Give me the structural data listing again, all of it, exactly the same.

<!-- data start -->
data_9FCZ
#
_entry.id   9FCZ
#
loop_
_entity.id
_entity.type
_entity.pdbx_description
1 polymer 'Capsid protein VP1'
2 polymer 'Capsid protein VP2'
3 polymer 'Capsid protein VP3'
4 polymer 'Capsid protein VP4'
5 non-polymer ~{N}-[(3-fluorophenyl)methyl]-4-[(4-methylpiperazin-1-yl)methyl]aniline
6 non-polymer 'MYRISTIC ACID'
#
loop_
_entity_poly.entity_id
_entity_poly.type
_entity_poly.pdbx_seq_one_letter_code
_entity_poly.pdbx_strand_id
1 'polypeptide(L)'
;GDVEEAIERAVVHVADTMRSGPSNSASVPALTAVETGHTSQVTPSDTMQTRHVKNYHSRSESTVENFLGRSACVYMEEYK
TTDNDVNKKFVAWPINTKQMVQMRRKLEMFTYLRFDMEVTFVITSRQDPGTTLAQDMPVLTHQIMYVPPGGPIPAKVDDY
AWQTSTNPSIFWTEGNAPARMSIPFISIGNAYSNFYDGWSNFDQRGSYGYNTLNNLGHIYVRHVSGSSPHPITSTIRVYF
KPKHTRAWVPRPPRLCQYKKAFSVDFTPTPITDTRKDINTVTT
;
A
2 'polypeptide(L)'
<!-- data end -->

data_9FCZ
#
_entry.id   9FCZ
#
loop_
_entity.id
_entity.type
_entity.pdbx_description
1 polymer 'Capsid protein VP1'
2 polymer 'Capsid protein VP2'
3 polymer 'Capsid protein VP3'
4 polymer 'Capsid protein VP4'
5 non-polymer ~{N}-[(3-fluorophenyl)methyl]-4-[(4-methylpiperazin-1-yl)methyl]aniline
6 non-polymer 'MYRISTIC ACID'
#
loop_
_entity_poly.entity_id
_entity_poly.type
_entity_poly.pdbx_seq_one_letter_code
_entity_poly.pdbx_strand_id
1 'polypeptide(L)'
;GDVEEAIERAVVHVADTMRSGPSNSASVPALTAVETGHTSQVTPSDTMQTRHVKNYHSRSESTVENFLGRSACVYMEEYK
TTDNDVNKKFVAWPINTKQMVQMRRKLEMFTYLRFDMEVTFVITSRQDPGTTLAQDMPVLTHQIMYVPPGGPIPAKVDDY
AWQTSTNPSIFWTEGNAPARMSIPFISIGNAYSNFYDGWSNFDQRGSYGYNTLNNLGHIYVRHVSGSSPHPITSTIRVYF
KPKHTRAWVPRPPRLCQYKKAFSVDFTPTPITDTRKDINTVTT
;
A
2 'polypeptide(L)'